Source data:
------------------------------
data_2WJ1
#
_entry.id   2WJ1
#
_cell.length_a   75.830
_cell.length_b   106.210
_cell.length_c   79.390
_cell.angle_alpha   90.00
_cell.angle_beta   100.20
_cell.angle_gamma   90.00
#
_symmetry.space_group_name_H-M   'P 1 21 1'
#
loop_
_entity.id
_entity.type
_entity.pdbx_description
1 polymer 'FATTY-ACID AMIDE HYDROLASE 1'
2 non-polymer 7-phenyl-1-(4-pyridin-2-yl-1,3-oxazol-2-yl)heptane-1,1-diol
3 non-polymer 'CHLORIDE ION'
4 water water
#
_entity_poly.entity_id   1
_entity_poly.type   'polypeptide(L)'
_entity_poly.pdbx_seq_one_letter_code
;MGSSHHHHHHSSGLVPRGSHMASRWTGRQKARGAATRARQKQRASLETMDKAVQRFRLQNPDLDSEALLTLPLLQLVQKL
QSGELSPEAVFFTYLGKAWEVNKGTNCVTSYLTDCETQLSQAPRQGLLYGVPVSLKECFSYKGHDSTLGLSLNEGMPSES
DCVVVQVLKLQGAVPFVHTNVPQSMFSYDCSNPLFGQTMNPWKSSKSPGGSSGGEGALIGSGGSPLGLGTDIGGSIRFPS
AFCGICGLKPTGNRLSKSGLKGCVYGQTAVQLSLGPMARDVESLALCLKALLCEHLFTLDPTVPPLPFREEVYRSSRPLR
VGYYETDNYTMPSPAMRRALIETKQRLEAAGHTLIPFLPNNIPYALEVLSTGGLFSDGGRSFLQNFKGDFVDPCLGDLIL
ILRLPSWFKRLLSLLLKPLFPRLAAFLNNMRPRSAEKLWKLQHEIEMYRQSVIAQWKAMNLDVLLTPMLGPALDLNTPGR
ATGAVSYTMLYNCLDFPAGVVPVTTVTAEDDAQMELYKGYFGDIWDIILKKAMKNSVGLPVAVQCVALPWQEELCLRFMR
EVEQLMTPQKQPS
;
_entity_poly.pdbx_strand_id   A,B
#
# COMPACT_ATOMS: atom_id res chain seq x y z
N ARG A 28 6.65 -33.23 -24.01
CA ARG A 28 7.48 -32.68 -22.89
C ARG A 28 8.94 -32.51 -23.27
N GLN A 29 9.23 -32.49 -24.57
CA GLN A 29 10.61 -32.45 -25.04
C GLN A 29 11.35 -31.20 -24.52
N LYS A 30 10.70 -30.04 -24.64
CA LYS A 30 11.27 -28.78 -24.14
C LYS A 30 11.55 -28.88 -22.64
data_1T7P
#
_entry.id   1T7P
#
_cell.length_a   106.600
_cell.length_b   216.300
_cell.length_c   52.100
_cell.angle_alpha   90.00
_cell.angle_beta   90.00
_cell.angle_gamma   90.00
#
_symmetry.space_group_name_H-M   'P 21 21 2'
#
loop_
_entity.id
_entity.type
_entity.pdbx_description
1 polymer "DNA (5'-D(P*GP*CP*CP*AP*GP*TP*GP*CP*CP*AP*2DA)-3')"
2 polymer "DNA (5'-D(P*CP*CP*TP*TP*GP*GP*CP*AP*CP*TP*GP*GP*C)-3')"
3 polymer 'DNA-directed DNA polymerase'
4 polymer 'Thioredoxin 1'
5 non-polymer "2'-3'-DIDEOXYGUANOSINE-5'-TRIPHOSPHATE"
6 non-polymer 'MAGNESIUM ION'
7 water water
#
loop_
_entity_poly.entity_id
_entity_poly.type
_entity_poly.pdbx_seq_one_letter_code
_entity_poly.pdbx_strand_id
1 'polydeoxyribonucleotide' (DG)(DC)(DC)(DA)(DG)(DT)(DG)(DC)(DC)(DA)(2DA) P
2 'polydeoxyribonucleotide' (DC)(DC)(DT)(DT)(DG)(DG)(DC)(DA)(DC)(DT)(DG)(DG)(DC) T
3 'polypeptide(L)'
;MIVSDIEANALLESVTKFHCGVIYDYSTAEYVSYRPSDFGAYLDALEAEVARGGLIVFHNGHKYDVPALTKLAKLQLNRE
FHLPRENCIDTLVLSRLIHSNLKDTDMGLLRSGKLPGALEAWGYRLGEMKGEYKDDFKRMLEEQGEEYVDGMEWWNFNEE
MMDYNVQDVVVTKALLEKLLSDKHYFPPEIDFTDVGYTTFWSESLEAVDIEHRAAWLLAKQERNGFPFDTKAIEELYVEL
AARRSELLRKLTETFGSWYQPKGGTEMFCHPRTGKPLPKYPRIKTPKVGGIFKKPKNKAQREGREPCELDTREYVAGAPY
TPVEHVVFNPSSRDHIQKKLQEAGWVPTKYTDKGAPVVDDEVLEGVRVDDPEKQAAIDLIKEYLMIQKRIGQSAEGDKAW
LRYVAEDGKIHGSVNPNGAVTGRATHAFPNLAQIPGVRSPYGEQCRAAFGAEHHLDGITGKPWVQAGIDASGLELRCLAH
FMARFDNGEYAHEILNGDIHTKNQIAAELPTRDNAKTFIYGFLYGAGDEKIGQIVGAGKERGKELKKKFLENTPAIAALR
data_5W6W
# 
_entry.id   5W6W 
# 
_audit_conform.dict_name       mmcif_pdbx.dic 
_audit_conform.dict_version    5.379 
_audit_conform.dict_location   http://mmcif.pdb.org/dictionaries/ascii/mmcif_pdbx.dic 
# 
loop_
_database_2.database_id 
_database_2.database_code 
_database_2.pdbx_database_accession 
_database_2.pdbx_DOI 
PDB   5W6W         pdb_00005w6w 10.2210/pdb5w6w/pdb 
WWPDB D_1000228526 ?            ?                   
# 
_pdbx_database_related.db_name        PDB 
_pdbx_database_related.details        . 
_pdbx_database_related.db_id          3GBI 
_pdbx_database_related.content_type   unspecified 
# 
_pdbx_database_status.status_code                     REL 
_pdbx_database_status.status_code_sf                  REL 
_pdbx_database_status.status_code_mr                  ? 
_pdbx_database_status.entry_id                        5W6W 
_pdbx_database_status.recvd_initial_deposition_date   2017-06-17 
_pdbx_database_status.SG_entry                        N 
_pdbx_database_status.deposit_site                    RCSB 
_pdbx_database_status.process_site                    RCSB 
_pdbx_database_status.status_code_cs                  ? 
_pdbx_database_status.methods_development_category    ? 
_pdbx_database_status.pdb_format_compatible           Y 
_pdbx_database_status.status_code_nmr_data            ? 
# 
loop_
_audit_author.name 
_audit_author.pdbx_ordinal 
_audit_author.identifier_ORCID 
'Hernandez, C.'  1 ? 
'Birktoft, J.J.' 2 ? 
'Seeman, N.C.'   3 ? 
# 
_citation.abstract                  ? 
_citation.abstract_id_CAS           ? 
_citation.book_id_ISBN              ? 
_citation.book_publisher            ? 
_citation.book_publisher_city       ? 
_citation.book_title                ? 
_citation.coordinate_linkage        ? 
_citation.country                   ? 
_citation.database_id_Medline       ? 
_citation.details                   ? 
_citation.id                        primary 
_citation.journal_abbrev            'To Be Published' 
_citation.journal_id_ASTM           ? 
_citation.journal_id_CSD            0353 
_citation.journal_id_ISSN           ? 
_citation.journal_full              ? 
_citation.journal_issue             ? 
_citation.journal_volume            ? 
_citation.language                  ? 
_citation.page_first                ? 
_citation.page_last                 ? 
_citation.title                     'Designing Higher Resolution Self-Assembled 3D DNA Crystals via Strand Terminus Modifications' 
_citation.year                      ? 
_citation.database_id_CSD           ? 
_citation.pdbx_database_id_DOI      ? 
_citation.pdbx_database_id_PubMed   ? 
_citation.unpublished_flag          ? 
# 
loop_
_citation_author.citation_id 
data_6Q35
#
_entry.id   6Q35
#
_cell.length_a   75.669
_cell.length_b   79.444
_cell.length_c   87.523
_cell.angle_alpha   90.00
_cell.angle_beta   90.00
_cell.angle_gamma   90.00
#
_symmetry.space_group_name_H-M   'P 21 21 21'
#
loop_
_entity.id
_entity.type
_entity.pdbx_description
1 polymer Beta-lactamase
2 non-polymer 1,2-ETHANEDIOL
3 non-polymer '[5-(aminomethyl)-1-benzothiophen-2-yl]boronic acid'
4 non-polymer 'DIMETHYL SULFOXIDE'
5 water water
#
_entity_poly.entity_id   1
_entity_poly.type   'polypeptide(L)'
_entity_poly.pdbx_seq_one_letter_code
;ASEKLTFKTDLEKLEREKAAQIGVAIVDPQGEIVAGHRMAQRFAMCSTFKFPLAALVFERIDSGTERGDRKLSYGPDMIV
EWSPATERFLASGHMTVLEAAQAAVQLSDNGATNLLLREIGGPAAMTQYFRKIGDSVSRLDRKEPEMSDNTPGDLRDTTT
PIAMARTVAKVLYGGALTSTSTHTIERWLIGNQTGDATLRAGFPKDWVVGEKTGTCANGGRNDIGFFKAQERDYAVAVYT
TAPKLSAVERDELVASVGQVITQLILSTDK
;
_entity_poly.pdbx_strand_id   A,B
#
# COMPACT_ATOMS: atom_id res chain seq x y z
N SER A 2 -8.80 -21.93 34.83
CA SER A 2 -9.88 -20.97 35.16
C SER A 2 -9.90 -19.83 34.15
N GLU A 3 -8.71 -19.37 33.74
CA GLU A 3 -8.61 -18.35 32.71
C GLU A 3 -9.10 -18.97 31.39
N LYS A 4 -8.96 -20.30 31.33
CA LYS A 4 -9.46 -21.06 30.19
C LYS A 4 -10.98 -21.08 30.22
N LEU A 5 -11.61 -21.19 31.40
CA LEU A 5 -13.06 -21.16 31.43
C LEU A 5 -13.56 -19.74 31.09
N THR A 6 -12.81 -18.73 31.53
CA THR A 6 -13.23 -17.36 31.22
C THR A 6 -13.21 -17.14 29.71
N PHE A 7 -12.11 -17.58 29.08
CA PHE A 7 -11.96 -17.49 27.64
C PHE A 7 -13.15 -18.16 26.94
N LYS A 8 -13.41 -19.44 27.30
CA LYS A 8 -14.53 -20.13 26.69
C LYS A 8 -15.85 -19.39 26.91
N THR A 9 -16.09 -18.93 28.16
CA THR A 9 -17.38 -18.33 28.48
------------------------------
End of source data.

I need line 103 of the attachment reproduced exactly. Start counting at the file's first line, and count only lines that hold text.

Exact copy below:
_pdbx_database_related.db_name        PDB 